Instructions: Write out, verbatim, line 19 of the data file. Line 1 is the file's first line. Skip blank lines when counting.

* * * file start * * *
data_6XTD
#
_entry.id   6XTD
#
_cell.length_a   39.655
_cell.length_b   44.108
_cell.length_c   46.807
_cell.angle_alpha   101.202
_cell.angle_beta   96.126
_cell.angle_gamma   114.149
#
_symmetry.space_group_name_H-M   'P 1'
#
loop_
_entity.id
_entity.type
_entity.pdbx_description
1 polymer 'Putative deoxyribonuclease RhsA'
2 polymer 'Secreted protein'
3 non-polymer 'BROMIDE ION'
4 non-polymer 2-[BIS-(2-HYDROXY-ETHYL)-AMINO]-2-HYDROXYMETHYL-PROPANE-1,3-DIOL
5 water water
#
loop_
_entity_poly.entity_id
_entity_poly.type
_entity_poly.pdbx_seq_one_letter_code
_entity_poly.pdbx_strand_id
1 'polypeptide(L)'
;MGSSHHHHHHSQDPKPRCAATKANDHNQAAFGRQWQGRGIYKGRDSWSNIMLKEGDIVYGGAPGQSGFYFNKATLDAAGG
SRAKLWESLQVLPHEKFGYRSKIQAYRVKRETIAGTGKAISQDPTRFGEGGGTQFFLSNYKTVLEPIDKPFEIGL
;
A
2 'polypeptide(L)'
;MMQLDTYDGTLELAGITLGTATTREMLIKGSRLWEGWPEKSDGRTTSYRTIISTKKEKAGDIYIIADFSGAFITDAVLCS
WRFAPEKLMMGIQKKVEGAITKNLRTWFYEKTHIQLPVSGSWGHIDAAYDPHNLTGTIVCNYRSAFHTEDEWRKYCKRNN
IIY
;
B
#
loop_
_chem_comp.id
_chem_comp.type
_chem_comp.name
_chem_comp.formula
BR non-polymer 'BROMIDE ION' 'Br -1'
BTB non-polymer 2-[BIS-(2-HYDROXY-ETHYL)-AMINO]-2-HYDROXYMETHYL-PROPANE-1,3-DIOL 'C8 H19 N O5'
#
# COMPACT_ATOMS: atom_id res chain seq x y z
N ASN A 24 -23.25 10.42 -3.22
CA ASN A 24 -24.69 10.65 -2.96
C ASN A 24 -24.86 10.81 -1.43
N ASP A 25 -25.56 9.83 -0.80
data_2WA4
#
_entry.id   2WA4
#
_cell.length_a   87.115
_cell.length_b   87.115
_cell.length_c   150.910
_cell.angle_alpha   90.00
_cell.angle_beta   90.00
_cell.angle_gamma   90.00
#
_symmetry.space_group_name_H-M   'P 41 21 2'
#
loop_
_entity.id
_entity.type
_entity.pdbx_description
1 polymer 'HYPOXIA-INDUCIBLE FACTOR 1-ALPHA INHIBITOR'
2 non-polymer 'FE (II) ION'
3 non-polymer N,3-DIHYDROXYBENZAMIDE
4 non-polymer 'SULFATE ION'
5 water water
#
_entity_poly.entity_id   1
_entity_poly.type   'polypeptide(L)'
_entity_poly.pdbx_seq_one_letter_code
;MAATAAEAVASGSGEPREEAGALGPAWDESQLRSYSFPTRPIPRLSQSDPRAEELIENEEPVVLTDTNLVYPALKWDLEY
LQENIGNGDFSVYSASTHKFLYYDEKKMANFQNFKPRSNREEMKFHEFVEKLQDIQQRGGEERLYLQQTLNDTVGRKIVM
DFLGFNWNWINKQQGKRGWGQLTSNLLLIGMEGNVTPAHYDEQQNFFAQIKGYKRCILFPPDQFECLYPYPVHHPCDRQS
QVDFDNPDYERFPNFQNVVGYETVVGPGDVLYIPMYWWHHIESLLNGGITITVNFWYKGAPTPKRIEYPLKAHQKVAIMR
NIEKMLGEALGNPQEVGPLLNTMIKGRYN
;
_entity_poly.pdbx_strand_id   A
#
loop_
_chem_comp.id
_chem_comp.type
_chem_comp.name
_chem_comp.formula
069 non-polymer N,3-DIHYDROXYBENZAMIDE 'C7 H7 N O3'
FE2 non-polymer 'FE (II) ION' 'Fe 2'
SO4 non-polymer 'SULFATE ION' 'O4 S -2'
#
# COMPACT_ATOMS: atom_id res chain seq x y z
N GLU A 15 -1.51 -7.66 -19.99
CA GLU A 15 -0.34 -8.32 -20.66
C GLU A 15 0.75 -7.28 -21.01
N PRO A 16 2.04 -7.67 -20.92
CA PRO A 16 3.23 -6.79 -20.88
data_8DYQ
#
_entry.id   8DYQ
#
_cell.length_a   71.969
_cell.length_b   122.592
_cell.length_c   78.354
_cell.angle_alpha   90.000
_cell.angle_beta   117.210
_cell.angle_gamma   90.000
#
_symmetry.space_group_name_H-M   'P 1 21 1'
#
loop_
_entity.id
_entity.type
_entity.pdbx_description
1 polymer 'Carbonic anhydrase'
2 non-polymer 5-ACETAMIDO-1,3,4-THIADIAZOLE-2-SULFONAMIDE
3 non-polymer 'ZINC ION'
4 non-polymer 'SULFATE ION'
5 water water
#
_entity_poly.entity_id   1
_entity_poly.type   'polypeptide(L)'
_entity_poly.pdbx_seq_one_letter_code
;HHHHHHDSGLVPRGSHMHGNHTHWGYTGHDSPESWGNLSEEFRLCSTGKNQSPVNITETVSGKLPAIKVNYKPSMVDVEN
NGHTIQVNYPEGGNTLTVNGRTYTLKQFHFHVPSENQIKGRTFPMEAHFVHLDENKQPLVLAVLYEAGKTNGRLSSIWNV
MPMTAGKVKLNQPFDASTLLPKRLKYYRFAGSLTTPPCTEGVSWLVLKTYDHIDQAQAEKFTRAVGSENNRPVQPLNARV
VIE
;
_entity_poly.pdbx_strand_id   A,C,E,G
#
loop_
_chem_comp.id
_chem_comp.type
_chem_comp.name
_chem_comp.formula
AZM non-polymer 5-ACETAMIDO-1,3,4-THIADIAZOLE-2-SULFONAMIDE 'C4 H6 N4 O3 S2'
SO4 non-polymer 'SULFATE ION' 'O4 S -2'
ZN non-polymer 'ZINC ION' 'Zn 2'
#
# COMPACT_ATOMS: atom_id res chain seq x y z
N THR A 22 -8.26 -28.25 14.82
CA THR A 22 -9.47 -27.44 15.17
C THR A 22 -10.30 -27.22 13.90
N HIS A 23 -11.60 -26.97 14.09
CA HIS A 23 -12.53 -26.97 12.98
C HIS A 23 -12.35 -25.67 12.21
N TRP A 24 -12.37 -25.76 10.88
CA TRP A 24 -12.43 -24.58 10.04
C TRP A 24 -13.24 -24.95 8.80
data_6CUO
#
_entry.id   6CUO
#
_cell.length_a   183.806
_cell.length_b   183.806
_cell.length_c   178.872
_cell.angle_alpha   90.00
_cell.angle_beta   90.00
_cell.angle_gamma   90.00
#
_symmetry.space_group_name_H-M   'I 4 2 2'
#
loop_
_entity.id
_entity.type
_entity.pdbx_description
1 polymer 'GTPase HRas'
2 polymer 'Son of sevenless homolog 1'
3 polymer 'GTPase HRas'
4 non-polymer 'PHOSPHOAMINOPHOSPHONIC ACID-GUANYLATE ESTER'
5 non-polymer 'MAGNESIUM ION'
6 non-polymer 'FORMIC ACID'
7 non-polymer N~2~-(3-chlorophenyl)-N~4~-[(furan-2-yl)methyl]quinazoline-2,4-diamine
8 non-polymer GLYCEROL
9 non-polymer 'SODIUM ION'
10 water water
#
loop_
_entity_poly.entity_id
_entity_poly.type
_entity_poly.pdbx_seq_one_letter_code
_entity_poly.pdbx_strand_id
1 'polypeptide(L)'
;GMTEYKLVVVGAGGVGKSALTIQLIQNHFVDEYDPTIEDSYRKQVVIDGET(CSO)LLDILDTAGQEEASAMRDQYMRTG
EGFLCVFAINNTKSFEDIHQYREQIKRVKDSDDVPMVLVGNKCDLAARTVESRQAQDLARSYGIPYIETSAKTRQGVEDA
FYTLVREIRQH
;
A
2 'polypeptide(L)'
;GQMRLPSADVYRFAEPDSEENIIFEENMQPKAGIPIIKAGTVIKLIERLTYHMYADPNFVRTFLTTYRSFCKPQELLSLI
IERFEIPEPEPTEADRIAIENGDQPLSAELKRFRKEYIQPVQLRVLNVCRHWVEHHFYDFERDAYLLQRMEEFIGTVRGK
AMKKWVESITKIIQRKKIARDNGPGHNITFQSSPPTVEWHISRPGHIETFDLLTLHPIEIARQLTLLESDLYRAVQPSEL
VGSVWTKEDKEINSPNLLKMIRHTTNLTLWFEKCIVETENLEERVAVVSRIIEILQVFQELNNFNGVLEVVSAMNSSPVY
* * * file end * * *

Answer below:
2 polymer 'Secreted protein'